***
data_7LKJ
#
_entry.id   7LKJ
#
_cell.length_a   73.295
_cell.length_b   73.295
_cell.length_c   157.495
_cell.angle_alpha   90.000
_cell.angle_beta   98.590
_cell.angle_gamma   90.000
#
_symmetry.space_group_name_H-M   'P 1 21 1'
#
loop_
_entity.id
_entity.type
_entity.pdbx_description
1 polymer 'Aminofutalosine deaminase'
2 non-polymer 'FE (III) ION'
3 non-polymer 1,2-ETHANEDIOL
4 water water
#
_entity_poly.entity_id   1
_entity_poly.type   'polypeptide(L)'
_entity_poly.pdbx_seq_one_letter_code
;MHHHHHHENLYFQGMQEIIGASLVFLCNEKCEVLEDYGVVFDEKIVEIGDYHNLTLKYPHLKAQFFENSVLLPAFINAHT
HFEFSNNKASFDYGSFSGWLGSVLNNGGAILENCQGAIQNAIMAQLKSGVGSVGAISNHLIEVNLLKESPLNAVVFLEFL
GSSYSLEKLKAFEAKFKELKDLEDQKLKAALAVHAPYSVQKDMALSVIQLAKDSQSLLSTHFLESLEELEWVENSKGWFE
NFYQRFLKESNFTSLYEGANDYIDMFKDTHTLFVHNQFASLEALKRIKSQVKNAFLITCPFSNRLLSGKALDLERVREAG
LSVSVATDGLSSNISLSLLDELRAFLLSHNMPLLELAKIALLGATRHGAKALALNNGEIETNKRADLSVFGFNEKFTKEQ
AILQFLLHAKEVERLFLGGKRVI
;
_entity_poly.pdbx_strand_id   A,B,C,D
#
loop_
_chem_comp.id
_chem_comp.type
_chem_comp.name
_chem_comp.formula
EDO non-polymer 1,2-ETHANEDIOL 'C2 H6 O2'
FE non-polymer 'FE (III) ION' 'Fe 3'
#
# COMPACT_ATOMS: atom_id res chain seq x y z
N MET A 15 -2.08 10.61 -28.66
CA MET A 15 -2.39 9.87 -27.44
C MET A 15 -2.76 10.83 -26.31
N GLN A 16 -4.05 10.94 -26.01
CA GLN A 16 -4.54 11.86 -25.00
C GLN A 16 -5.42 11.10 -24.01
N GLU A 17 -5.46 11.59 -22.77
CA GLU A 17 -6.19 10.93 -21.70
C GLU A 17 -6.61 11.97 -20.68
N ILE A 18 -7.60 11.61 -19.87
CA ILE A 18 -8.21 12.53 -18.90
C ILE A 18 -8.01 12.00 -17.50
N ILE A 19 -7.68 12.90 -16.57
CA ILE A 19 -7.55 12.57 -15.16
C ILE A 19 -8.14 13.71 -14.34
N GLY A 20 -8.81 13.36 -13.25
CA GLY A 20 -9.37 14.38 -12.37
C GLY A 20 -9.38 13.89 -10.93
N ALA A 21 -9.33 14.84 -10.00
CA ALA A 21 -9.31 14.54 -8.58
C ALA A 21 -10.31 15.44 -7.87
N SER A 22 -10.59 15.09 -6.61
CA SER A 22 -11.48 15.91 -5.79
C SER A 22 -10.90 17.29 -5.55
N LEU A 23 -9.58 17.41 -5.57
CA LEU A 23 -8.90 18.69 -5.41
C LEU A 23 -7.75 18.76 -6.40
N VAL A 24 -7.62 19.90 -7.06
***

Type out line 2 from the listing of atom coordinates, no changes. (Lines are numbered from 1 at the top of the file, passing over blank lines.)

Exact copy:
#